1. In that case, should Pirelli have left the wets at home and saved on logistic costs if we don’t think they will run in the wet?

    2. Same here @nullapax the only place I’ve ever actually been frightened by weather. To be fair, when god decides to turn the weather dial up to 11 in Florida there’s advanced warning and they’d probably just pull the event on safety grounds if its going to be that bad.

      There are systems in place and it’s not like people aren’t aware of what can happen, I don’t know if F1 cockpits are completely sealed, but if they are drivers will be sitting in bathtubs.

      1. some racing fan
        5th May 2022, 20:14

        But most times, when it rains in Florida, it comes down hard for about 10 minutes, and then after an hour or so the clouds go away and it’s like it never happened. If they had had this race earlier in the year (say 6 March) then it would have been held under cooler temps and a less chance of rain.

        1. Yeah, but all that rain coming down in the heat isn’t really enough to cool things down– so the rain stops, the sun comes back out, and the track turns into an instant sauna.

          Rain in summer in Florida rarely cools things off– just drives the humidity up to 100%.

  3. Typical weather for Miami & Florida generally.
    The First May quarter is decent, although April or March would work equally well.

  4. some racing fan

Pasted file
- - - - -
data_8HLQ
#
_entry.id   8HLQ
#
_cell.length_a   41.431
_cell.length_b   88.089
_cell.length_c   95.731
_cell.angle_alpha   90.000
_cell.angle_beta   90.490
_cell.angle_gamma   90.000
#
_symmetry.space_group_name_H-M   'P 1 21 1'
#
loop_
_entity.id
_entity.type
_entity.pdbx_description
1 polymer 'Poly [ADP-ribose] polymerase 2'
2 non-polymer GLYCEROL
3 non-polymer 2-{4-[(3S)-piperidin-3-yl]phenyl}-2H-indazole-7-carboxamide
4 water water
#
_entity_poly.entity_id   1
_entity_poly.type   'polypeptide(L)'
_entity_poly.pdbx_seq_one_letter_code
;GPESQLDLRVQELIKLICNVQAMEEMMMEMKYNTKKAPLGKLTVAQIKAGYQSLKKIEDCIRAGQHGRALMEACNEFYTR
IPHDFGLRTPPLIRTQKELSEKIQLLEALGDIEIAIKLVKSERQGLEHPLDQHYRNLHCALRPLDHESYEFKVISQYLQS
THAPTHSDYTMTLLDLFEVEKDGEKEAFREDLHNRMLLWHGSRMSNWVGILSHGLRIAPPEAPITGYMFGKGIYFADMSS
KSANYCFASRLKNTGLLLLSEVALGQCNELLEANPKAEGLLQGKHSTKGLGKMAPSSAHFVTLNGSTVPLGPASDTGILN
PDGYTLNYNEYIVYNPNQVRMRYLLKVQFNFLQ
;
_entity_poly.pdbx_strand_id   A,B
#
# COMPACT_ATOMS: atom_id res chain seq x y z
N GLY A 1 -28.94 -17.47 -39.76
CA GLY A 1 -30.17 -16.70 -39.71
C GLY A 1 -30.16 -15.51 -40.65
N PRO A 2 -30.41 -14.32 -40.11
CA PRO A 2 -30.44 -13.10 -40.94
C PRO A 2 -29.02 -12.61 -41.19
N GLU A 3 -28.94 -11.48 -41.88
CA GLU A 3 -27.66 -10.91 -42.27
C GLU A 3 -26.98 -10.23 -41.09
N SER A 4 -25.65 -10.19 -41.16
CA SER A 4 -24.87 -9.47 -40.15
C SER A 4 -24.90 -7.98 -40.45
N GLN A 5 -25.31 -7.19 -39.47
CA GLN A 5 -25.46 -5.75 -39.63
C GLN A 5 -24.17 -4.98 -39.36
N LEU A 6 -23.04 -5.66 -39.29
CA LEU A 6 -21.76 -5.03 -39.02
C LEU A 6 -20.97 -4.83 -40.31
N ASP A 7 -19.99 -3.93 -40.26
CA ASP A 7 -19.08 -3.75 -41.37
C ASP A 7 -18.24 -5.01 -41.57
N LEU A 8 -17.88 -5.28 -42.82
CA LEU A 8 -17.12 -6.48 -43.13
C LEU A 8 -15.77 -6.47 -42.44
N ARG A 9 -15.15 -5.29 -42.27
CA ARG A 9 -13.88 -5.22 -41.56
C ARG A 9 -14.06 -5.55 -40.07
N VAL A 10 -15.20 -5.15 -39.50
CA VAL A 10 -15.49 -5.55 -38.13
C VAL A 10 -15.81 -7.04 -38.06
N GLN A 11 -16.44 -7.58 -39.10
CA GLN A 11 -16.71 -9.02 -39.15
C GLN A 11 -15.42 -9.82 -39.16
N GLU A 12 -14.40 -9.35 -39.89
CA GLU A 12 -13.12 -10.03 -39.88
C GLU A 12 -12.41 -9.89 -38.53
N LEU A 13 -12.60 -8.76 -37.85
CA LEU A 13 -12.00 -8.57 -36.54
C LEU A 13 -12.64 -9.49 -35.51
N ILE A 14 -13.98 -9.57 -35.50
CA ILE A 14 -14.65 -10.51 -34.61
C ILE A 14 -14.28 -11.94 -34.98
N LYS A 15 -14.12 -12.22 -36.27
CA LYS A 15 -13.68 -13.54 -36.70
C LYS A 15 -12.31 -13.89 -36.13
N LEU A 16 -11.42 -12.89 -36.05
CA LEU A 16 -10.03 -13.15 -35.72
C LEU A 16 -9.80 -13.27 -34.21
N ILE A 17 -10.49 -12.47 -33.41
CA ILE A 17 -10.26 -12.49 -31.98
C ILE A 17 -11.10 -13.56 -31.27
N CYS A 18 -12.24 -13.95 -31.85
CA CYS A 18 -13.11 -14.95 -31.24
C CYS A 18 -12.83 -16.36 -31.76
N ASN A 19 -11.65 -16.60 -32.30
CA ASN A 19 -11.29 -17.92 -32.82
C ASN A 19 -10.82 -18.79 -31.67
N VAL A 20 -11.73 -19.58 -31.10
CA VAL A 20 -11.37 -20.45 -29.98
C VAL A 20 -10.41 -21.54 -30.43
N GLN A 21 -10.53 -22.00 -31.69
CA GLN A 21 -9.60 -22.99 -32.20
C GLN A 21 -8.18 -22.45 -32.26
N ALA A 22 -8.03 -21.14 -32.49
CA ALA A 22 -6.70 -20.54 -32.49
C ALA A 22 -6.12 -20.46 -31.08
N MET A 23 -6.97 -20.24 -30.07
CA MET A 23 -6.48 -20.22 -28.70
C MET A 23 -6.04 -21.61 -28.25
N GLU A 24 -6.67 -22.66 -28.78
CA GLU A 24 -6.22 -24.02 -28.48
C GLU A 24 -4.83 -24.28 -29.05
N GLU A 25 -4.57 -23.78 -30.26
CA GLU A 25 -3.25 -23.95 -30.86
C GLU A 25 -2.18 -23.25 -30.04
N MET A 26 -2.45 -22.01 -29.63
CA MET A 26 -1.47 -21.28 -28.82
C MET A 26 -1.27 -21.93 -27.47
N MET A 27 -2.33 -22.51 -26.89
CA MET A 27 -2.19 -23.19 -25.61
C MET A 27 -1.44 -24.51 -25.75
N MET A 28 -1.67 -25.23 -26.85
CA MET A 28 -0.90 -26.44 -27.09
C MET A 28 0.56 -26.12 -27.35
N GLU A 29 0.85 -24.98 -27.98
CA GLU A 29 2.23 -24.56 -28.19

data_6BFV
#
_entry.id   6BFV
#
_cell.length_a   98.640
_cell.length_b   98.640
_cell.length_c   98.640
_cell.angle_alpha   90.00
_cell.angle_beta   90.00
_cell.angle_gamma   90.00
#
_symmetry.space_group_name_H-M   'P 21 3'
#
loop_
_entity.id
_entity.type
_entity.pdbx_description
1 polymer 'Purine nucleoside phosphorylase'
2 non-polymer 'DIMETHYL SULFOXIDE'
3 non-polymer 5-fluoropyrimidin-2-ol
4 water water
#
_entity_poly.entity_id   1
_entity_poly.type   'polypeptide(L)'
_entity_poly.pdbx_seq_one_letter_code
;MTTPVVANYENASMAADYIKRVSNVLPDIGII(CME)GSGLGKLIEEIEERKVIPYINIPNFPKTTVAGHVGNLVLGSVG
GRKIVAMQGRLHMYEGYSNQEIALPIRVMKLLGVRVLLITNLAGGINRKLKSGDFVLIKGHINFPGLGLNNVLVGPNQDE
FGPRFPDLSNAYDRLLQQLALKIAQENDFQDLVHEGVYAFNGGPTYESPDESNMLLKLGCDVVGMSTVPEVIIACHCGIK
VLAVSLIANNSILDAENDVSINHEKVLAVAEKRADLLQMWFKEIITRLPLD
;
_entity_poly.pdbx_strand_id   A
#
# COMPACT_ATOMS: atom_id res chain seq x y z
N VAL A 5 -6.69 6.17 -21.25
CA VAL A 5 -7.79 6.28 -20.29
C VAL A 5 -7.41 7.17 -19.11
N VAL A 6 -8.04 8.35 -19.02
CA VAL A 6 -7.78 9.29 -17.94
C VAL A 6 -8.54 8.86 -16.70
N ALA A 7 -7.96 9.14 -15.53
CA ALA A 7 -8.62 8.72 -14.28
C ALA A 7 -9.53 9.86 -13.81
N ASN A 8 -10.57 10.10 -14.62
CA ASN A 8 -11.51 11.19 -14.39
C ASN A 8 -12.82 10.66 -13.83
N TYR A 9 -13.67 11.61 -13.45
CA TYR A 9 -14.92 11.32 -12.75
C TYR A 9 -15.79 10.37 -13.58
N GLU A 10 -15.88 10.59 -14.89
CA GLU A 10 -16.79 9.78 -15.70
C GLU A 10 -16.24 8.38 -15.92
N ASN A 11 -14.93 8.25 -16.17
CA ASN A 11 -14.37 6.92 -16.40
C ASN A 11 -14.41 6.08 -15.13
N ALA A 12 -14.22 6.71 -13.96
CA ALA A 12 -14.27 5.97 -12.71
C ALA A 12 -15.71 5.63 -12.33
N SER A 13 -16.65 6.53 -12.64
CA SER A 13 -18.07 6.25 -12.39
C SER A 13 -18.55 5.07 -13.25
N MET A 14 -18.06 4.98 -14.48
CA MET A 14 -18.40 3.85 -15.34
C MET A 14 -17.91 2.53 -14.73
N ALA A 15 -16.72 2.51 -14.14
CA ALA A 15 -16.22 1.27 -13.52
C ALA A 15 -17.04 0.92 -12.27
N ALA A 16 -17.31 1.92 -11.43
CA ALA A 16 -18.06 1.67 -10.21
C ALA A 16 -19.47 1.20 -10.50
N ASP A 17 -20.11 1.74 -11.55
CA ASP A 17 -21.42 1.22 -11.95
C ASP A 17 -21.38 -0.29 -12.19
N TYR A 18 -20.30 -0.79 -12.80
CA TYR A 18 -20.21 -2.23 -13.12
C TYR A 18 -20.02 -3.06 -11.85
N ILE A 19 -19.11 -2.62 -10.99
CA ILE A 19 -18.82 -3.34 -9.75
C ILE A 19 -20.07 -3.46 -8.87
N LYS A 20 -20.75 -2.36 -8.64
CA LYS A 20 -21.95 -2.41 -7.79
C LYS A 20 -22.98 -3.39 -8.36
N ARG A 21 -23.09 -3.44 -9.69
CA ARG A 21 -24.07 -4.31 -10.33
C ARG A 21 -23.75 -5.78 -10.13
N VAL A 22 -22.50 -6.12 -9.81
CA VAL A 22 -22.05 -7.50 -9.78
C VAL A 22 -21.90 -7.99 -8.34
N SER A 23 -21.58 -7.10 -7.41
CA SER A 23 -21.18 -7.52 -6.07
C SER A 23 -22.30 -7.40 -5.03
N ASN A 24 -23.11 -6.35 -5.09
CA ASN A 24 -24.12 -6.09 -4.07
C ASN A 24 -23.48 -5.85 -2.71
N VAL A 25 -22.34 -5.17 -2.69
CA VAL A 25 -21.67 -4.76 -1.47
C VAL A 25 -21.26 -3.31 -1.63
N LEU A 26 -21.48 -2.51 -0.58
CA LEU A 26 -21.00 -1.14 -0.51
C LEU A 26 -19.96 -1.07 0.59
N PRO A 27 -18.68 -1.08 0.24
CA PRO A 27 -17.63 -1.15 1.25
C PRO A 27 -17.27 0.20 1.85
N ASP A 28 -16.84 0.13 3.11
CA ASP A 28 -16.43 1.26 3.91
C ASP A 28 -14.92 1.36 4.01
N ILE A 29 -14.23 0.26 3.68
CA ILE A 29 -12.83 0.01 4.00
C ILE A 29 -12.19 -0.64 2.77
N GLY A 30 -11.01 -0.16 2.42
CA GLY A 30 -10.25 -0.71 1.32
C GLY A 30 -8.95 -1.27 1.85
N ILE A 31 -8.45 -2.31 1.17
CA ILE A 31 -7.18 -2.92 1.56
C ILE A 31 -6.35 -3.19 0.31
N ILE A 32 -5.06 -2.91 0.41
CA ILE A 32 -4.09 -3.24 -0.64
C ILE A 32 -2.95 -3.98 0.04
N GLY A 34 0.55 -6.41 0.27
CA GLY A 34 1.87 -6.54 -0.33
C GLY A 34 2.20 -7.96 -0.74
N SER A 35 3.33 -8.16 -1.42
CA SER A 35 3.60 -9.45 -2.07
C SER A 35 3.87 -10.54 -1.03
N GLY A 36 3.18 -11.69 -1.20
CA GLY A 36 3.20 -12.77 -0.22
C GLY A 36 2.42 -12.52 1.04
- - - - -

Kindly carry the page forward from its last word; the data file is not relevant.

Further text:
5th May 2022, 20:12

    They should have had this race on the 6 March as the first race of the year. 92 degrees with all that humidity is pretty punishing. But I guess either someone else had the facility for that time or, they wanted to save themselves the humiliation of such an important event failing, particularly as the first race of the season.

    1. I presume its because they had to wait until the end of the NFL season before they could start on any of the major work, so an earlier date wouldn’t have been physically possible.
      It will be interesting to see if its possible to move the date earlier next year, since then it will only be a refurb rather than a new build.

  5. kevin talbot
    5th May 2022, 21:50

    Minor correction: Hawaii at 20 degrees N latitide is “the American state which lies closest to the equator“. However, Florida is the closest of the contiguous 48 states at 25 degree N. Having visited Florida once, I’m sure the heat and humidity will be really miserable for the drivers. Looking forward to what seems will be a great race at an exciting new venue here in the US.

  6. Nell (@imabouttogoham)
    5th May 2022, 22:28

    Been a while since we’ve had a proper tropical race. Good to see cars in different climates.

  7. Should be fun to watch. In a bit of US trivia, I think Hawaii had become the “Southernmost” US State by December, 1959. In any case, it’d be an amazing place for a race, but probably not financially practical. — David C.